to know every facet of my life. They asked about my love

life (of which there was little to discuss), questions

about where I bought my slacks, and what I thought about

the current situation in Lebanon.

    “Please, enough about me though,” I say as I take out

my notepad and pen.

    “Oh yeah, this guy wif ‘is ‘I’m here on business’

talk. No time for a bi’a conversation ‘ese days wif guys

like ‘im eh Georgie? Alroight, alroight, fair enough. I’ll
tell ya all what ‘ere is to know ‘bout ol’ Jim Jim, or wha’

I can rememba at least.”

    “So, you personally knew Jimmy Ratt? Correct?”

    “Yeah, ‘cept in ‘ose days we all knew ‘im as Lags.”

    “Lags?”

    “Yeah, Lags.”

    “Who knew him as Lags?”

    “Kids in’na neighbor’ood like. We all called ‘im Lags

‘cause every time we’d be out, playin’ games or wha’eva,

you know, like kids like to do, ‘e’d be like, way be’ind,

laggin’ as it was, and we’d all say, ‘Ay, Jimmy Lags!’ an’

you know, ‘e’d come runnin’ to try an’ catch up.”

    “What would he be doing usually?”

    “Like, to fall be’ind?”

    “Yes.”

    “Yeah, well, you know like, kids shit, skimmin’ stones

or kickin’ cans an’ all ‘at. ‘Course ‘en ‘e got olda ‘n’

‘e’d be talkin’ to girl, peekin’ at ‘er knickers an’ ‘er

muver would come outside ‘n’ tell ‘em, ‘Stay far away from

that ‘orrible Jimmy Roth!”

    And with that, I had made my first big breakthrough in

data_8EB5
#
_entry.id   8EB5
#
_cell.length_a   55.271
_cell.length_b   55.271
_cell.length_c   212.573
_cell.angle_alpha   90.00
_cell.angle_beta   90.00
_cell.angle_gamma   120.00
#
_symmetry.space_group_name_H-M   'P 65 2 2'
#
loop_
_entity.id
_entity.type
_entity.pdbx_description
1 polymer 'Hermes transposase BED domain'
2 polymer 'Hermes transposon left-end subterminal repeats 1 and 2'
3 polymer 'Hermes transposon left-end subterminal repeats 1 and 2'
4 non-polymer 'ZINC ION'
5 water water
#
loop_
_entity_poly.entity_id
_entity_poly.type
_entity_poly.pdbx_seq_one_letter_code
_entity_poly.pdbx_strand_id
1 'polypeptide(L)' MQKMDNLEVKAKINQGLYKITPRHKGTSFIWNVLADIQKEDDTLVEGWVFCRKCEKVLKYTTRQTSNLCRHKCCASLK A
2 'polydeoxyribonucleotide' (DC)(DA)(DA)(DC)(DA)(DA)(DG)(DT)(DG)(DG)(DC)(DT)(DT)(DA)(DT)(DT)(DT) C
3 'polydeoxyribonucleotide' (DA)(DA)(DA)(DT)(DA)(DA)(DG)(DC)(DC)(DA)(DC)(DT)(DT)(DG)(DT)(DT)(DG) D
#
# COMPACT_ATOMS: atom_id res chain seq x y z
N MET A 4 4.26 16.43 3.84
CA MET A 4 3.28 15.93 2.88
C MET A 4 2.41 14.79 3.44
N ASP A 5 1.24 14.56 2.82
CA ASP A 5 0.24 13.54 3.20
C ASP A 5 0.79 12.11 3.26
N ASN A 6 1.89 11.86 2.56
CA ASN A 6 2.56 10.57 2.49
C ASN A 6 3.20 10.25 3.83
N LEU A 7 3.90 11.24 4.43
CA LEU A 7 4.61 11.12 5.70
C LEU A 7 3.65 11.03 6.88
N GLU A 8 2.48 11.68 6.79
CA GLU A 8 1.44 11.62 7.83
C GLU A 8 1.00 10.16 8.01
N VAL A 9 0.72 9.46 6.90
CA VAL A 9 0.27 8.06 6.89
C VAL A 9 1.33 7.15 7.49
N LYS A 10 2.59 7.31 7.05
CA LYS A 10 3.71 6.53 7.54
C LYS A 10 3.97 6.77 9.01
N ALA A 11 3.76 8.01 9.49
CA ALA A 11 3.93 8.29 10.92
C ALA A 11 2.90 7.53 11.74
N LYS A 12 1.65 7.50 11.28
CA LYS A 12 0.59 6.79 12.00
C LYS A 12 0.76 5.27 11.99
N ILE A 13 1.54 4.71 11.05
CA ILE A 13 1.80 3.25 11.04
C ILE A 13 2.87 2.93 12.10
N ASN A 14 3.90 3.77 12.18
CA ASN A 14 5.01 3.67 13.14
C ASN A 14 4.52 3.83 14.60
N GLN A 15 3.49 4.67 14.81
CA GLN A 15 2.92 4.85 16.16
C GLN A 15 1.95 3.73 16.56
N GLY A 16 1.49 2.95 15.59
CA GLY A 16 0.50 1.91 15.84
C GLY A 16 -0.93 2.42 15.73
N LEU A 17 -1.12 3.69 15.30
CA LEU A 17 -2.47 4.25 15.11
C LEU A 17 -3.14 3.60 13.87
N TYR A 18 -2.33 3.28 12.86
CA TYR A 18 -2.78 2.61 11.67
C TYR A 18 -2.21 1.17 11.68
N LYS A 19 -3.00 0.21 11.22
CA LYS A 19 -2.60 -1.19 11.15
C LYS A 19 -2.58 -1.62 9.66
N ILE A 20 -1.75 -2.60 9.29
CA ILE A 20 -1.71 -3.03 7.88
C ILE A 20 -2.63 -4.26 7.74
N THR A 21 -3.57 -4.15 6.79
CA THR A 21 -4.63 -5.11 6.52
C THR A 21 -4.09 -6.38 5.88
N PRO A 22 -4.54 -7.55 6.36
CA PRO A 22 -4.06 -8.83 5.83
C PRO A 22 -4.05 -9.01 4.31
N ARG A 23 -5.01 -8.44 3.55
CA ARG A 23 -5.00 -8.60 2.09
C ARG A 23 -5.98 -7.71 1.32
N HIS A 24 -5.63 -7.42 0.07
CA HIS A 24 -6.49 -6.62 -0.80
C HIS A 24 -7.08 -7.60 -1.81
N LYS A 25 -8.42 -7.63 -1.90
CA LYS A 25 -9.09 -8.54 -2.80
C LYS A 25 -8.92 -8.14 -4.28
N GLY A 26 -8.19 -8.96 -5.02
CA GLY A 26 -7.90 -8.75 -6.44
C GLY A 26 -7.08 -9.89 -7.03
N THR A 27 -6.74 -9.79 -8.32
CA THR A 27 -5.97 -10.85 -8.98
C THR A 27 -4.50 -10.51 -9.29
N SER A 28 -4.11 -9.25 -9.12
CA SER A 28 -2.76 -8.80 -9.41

my search. I scribble “Roth” down on my notepad while he

keeps chattering on about childhood memories.
    “Well acourse ‘e was a trouble maka all along wun ‘e?

‘e’d not only go back ‘ere the very next day to poke at

they naughty bits an’ all ‘at, but ‘e’d break their li’le

‘earts soon afta, kickin’ sand in ‘eir eyes, spitin’ in

‘eir ‘air, wha’eva it took to send ‘em cryin’ back to they

muvers where they’d just get a lashin’ for their

socializin’ anyways.”

    “So when did you boys stop being friends?”

    “It was after secondary that we started partin’ ways

like. We all was movin’ in different directions, which I

guess is what’s s’posed to ‘appen.”

    “Different how?”

    “Well, like I was getting’ into politics an’

philosophy an’ ‘at while all ‘e eva wanted to do was shag

an’ smoke an’ shag. Tell you wha’, you go down the ways

‘ere, look for a young tart calls ‘erself Maggie Mae, she’d

be the one ‘at best knows where you might be able to find

ol’ Jim Jim now. Pi’y really, a boy wit’ so much goin’ for

‘im like ‘at; a real pi’y.”

    He painted a picture of Jimmy that I had in my head

the first time I heard of The Ratz: a group of rowdy,

filthy do-nothings that played loud music, partook in

copious amount of heroin, and slept with underage girls who

did much of the same. And leading them was Jimmy Ratt.
                            * * *

    Jimmy and the band took the stage the same way every

time.

    First, Frankie Krisp takes his seat behind the drums,

a fairly simple set composed of just one snare, a hi-hat,

two cymbals, a floor tom, and a huge thirty-inch bass drum.

The smacks the skins of the drums full force, steady and

rhythmically at first to get the crowd clapping along.